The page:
Although Raines respectively stands 10% and 20% below the average and median milestone vote percentages, all hope is not lost. Over the past two cycles, he has experienced a considerable bump of approximately 7% in each.  If Raines were to enjoy similar support over the next two elections, he would suddenly be on pace for induction.  Of course, continuing the momentum is key, which is exactly why Raines seems to be the ideal candidate for a focused effort on the part of those who use knowledge as influence. Hopefully, the Rock will find his very own Rich Lederer sooner than later.

Jan 062011

I saw two interesting articles this morning on the Yankees possibly targeting star reliever Rafael Soriano, and I wanted to comment briefly on the issue. The first comes from Mike Silva, who addresses concerns about the fact that Soriano will cost the Yankees a first round draft pick:

Back in March of ’10, Moshe Mandel of the Yankee U recapped a John Sickels conversation with Yankees VP of Baseball Operations Mark Newman. In that column, Newman pointed out how they have relied on the international market, as well as risking lower draft picks on players that are signability issues, because the lower first round picks don’t have the highest ceilings. Knowing that, I don’t think the lack of a first round pick eliminates the Yankees from having a productive draft in 2011.

This is not the Yankees of the turn of the century, who had a shallow farm system and needed to plug a majority of their holes via free agency. They are rich with arms, catchers, and have seen some positional player’s progress over the last couple of years. I do not think they should sacrifice the big league club because of the possibility there is a gem in the 2011 amateur draft.

Silva goes on to suggest that the Yankees target Soriano on a one year deal, as the market on him has seemingly dried up. Joe Pawlikowski over RAB responded to Silva’s post:

The point, made concretely, is that even previously good relievers can collapse at any time. Soriano could certainly help the Yankees if he progresses in the same way as Francisco Cordero, but at that point is he worth the salary and the draft pick? This is where I’d say I lean towards the leave him alone camp. The signing would be risky enough without losing the draft pick. Adding in that factor has me opposing a Soriano acquisition.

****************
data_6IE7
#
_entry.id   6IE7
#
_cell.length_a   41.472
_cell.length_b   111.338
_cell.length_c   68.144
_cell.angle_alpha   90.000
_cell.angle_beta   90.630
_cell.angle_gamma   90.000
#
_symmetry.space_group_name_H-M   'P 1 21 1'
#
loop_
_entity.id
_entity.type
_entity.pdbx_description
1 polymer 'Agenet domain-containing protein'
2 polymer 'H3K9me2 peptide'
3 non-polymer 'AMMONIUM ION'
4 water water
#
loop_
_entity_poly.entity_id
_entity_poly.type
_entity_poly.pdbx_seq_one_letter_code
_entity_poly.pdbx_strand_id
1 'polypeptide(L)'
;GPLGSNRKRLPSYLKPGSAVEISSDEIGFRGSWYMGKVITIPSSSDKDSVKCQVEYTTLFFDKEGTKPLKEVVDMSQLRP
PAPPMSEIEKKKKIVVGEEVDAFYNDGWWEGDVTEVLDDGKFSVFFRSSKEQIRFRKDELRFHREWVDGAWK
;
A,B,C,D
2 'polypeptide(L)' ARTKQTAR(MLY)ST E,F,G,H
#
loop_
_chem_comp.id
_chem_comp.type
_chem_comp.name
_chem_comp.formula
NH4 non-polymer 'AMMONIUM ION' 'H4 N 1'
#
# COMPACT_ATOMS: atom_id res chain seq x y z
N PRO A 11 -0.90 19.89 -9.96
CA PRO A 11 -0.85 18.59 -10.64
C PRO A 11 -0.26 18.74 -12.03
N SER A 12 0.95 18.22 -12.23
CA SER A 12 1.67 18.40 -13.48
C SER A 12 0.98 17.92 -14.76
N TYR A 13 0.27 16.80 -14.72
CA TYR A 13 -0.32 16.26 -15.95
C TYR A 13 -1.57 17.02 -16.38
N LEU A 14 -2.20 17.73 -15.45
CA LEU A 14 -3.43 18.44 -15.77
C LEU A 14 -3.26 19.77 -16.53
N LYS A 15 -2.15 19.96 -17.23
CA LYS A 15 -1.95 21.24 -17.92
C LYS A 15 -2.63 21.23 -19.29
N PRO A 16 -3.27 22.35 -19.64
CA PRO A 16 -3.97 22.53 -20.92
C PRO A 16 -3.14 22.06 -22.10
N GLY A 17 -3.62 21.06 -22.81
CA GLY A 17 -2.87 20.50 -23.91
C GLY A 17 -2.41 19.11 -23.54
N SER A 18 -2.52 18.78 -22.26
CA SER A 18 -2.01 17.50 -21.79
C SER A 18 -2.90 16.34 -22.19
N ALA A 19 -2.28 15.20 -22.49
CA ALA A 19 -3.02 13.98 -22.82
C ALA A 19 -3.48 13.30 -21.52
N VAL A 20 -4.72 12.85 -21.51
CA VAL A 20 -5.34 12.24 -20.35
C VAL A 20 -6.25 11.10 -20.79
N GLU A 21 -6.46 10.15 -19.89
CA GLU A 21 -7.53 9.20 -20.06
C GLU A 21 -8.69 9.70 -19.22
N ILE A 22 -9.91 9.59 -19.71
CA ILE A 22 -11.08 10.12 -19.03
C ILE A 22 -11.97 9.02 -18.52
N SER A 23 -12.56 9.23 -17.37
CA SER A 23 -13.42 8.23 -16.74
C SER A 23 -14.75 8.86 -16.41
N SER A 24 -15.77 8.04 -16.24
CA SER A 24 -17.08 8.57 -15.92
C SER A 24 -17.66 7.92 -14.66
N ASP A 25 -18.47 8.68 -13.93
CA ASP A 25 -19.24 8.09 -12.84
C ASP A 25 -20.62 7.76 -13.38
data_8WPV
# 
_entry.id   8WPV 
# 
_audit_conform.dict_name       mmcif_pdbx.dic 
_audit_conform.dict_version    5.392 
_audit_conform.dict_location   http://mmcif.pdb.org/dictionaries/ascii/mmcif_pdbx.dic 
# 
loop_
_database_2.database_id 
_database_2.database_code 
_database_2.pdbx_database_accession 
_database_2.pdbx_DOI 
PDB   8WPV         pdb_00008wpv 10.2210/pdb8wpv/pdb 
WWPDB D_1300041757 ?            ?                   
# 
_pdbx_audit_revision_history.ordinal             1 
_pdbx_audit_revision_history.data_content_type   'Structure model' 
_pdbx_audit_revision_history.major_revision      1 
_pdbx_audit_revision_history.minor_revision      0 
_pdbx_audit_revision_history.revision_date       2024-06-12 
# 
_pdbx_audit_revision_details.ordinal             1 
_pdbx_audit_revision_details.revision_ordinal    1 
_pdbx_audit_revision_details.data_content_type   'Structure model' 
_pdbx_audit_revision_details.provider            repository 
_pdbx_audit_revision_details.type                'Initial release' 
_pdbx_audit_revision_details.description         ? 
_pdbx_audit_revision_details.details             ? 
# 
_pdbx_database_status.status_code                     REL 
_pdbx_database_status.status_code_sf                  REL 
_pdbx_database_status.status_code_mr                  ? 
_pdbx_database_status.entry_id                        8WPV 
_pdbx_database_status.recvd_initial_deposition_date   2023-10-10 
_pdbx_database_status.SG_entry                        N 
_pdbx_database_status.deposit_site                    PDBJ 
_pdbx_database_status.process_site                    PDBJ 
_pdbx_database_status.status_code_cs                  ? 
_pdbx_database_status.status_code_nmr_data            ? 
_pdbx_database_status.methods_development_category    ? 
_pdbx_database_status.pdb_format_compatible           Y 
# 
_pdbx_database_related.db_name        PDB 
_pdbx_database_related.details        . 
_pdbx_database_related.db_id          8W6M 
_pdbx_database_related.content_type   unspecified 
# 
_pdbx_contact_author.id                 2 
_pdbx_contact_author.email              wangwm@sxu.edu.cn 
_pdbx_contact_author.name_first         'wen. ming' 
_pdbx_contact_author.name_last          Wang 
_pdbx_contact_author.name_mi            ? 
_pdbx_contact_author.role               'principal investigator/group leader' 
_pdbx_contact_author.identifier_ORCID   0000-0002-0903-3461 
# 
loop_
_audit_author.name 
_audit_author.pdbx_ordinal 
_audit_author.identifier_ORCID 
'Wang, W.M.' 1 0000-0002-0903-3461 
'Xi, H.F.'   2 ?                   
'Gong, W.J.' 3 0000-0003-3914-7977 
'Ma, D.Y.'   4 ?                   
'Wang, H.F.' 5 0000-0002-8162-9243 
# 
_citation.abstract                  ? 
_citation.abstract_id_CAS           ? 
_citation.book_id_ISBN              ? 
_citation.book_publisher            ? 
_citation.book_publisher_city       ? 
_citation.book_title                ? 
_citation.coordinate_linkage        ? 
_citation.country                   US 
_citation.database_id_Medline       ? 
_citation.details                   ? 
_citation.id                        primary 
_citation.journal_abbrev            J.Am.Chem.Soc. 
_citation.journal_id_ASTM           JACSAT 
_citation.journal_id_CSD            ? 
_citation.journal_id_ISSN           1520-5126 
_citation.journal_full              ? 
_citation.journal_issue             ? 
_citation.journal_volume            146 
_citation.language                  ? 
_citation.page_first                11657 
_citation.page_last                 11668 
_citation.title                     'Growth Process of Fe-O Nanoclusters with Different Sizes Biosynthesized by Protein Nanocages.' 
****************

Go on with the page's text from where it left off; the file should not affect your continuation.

Silva’s counterpoint: why not a one-year deal? That would certainly reduce risk. But if Soriano gets hurt, or has terrible luck, as we’ve seen with a number of relievers previously, the loss of the draft pick hurts that much. I’m not saying that’s probable, but it’s certainly within the realm of possibility. I’d actually feel a bit better about losing the draft pick over a multiyear deal than a one-year deal, since the Yanks can still get some value out of Soriano in later years of the contract if he flops in the first.

I disagree with Joe’s last point, as I think a one year deal mitigates both the risk of injury and the draft pick issue. A one year commitment means that an injury will not hurt you past 2011, such that the worst case scenario is that the Yankees lose his salary and need to add another reliever during the season. As for the draft pick, it seems fairly likely that Soriano will be worth draft picks next off season as well. Unless he totally falls apart, the Yankees are likely to offer him arbitration. If he remains a Type A free agent, the Yankees would actually earn an additional pick, as they will only sacrifice one this year while gaining two upon his departure. Even if he declines to a Type B, he will be worth a supplemental pick, costing the Yankees about 10-15 spots in draft position plus one year of developing a prospect. While that is not an insignificant cost, it is not high enough to prevent the club from signing a player of Soriano’s ilk. Conversely, a multi-year deal increases the risks associated with a major injury, and pushes the retrieval of draft picks further into the future.

Ultimately, the Yankees interest should depend on the market. If Soriano has teams that are willing to give him a multi-year contract, the Yankees should heed Joe’s warning about long-term deals for relievers and back away. However, if the market does in fact make a one-year contract feasible, it would behoove the Yankees to consider making an offer for Soriano’s services.


Jan 062011

Diving right in

Yanks Interested in Bondo

I don’t feel strongly either way on this, honestly. On a minor league deal, sure, why not? I think almost anyone is worth a minor league deal for depth. I would expect literally nothing out of Bonderman at this point. It’s also worth noting as friend of the blog @SteveH_MandAura pointed out, Jeremy Bonderman is essentially Sergio Mitre.

Andruw Jones for 4th OF?

Again, I’m not feeling strongly either way. I’ve been in support of Scott Hairston for most of the off season, and I’ll stick to that. Jones, however, did have a .402 wOBA against LHP in 2010 as well has been a plus UZR defender on the corners for the last two seasons.